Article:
Giving up the Ghosts: Formerly Known as “Ghost Hunters”
April 4, 2014
Question: How does an avid ghost hunter and true believer in paranormal phenomena turn into an avowed skeptical commentator?
Answer: With inherent curiosity, a genuine quest for the truth, a baloney detection filter, and a friend of like mind to help you along the path.
This is the story of Bobby and Jason, formerly known as paranormal investigators, now known as the hosts of a weekly live-audio show, five years running, called Strange Frequencies Radio. SFR has had guests that run the gamut from Dr. Neil DeGrasse Tyson to a paranormal advocate who calls himself OrbDog.
Bobby and Jason have accomplished a transformation the likes of which remain mysterious and elusive—giving up on ghosts.
The Old Days
At age sixteen, Bobby Nelson began ghost hunting at his friends' houses. He had had personal experiences in his own home that he interpreted, at the time, as paranormal. A devout Christian, Bobby was taught that if you believed in evolution, you were going to hell. Demons were real. There was life after death. He recalls that the original “Ghost Hunter” Harry Price was his idol, and he aspired to obtain a degree in parapsychology, eventually starting his own investigation group.
For Jason Korbus, it was curiosity about the unknown and macabre that drew him to paranormal investigation. From a non-religious background, he never had an experience that he would have labeled “paranormal” but was a fan true crime stories and of TV shows like Unsolved Mysteries and Sightings that had actual scientists commenting. The stories looked legitimate, like a news broadcast. These shows reinforced his belief in ghosts. He saw Ghost Hunters and was amazed people did this for a living. Why not give this a try? So he did and joined a paranormal group.
In their twenties, in Toledo, Ohio, they became friends through their mutual interest of the paranormal. With their respective groups now one organization, eventually named Phase 3 Paranormal, they visited people’s houses in and around Ohio, collected EVPs and electromagnetic readings, interviewed the witnesses to the events and wrote up case reports, just like all the other paranormal groups. They believed they had found paranormal activity and had concluded this was evidence of ghosts. EVPs were concluded to be the voices of the dead. They recruited interested individuals for the group via MySpace, craigslist, and the local paper. No special qualifications were needed to join although they administered an exam to new recruits to see how much they knew about the paranormal. Bobby remembers the ease in which people would give their social security number to him under the pretense of a “background check.” This was his ploy to test for trustworthiness, since he had no means to actually run a background check. He figured if they would give him their SSN, they had nothing to hide.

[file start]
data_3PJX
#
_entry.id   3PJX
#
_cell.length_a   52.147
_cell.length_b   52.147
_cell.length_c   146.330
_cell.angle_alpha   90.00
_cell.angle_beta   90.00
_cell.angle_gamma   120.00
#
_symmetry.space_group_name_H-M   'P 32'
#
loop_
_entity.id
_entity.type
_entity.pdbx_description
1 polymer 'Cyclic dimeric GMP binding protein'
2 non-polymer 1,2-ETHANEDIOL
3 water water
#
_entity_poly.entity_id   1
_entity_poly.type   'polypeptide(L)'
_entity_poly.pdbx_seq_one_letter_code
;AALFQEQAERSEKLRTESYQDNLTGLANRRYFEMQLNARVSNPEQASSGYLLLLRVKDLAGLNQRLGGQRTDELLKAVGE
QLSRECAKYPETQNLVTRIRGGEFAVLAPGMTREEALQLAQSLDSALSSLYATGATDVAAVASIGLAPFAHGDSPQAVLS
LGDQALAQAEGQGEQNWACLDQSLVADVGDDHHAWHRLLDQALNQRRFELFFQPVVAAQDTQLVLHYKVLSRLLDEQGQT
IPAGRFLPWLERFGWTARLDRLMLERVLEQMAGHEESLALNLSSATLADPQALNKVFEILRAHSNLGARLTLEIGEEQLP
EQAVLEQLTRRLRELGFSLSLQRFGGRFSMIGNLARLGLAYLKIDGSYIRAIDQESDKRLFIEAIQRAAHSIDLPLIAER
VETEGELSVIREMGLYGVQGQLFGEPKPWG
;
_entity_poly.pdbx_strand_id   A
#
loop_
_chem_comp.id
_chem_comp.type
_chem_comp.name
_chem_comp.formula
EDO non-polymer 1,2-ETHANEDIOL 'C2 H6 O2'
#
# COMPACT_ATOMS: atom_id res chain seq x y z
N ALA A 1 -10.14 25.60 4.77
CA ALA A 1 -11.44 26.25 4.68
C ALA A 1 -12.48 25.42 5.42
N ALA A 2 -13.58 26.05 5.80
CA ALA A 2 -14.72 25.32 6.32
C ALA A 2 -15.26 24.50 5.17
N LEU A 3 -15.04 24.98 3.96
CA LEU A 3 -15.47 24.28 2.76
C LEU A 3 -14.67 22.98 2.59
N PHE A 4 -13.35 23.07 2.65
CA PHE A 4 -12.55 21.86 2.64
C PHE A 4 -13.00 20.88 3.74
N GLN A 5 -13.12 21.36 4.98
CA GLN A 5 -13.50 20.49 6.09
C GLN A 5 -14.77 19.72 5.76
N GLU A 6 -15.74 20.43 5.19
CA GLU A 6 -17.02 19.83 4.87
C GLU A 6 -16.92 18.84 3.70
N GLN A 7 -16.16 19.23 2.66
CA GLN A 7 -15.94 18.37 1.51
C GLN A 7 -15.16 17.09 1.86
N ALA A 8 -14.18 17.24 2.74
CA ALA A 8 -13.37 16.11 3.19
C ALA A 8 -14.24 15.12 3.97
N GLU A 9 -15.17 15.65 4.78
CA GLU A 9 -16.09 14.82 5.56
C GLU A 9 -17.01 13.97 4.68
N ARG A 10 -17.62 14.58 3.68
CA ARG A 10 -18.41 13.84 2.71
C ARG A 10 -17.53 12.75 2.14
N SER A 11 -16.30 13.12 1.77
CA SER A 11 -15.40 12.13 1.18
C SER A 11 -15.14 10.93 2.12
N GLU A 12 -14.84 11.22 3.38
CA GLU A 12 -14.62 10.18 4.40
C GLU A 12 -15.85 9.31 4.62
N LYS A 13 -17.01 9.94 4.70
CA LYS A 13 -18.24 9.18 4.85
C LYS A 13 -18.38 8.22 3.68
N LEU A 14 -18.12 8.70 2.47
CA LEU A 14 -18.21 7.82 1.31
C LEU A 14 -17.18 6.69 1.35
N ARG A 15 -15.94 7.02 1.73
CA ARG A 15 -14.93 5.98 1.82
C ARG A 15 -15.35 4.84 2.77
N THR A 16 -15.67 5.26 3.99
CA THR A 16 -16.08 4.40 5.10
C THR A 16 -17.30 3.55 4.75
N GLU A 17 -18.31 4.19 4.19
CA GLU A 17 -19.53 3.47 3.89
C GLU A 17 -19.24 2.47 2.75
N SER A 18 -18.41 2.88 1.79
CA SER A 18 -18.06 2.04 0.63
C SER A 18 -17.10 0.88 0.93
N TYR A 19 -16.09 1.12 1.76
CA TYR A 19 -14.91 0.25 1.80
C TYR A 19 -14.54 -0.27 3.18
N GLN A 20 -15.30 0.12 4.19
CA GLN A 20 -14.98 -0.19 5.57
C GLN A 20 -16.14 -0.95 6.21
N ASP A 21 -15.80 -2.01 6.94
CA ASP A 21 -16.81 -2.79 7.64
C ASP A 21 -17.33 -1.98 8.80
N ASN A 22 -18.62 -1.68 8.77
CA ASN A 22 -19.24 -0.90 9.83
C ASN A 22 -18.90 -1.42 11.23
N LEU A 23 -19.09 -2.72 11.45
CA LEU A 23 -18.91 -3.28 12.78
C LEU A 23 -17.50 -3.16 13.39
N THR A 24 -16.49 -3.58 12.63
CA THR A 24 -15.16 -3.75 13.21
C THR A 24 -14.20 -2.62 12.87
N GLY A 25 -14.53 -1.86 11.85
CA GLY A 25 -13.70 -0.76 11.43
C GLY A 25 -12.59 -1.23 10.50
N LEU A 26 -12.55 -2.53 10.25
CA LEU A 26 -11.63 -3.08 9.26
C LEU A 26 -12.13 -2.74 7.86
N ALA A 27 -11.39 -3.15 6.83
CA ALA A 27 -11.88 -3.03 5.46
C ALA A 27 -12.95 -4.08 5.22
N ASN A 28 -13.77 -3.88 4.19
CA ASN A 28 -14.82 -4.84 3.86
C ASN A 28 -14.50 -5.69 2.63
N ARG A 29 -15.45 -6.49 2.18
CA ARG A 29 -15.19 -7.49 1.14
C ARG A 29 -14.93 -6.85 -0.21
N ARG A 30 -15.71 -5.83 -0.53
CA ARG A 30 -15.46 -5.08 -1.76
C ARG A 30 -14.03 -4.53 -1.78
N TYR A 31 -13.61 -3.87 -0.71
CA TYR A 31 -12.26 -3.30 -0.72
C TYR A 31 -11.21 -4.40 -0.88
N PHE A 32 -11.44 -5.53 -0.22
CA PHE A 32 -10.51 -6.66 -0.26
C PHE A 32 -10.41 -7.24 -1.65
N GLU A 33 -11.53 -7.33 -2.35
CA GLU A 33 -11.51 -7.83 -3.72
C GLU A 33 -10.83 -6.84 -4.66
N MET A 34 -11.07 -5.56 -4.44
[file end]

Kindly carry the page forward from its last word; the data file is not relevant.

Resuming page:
Jason says they definitely were a “sciencey” group. They “absolutely” thought they were doing science—because of the equipment. For example, Jason explained to me that they would take a “baseline reading” of the house by walking around the rooms very slowly, waving the EMF meter around and recording the numbers on paper. Then later, after they “provoked” the ghost, they would do the same thing a second time and record the numbers.
Bobby says: “For some reason, when you have that meter in your hand and you are looking for ghosts, that meter makes you feel like an expert. The piece of equipment in their hand that they think is giving them data they can use to somehow correlated with a ghost…they feel sweet!”
Equipment made them feel important. Teams judged each other by their equipment. While thermal imaging cameras (especially FLIR systems) were the epitome of the equipment bragging rights (TAPS, the Ghost Hunters TV show group, had a FLIR). The next best was the trifield meter. “If you could afford a trifield, you were badass,” says Bobby. “I had a trifield!” Jason adds.
They would make fun of other groups who used dowsing rods or mediums as not being “scientific.”
What was it about EVPs, I asked, that was “scientific”?
“Sharon,” Jason says slowly in a fake patronizing tone, “it was a RECORDER and it was DIGITAL! We were getting voices from dead people!” At the time they relied on such devices, it was not a joke. They felt they were on the verge of finding something extraordinary; that is, documented evidence of ghosts. Believing science was ignoring the paranormal, they were seeing it for themselves.